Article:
Nowadays, one of the buzz topics in change management is agility. As the transformation in organizational operations and processes expands, the agile concept is formalized to riposte to changes quickly. It is first formalized to manage the projects in software developments. However, it can help organizations develop flexibility in change management tasks. To remain competitive, enterprises need to harness some basic features of agility. Those can be swift response and pliability to change, openness to new possibilities, and capability to learn fast. Nevertheless, it requires flexibility and decentralization of autonomy in such organizations. Industry 4.0 puts pressure on companies to exploit and extract valuable information through “big data” and offer personalized customer services. Those challenges and opportunities require new organizational structure, business cycle, and operational management strategies.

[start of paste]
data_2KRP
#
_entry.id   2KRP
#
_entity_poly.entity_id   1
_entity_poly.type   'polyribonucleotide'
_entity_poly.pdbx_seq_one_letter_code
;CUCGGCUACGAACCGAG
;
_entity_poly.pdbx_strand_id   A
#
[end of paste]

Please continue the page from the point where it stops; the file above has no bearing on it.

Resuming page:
We will explore the edges and adaptability of agile concepts in change management undertakings. “Agile change management is based on the concept that in order to deal with abrupt events and changes to the change process, one must be able to amend the plans and goals of the change process underway.39 On the contrary to planned change management, in agile concepts, there is a need for continuous readiness for change or learning from change while maintaining daily operations - which covers also developmental change.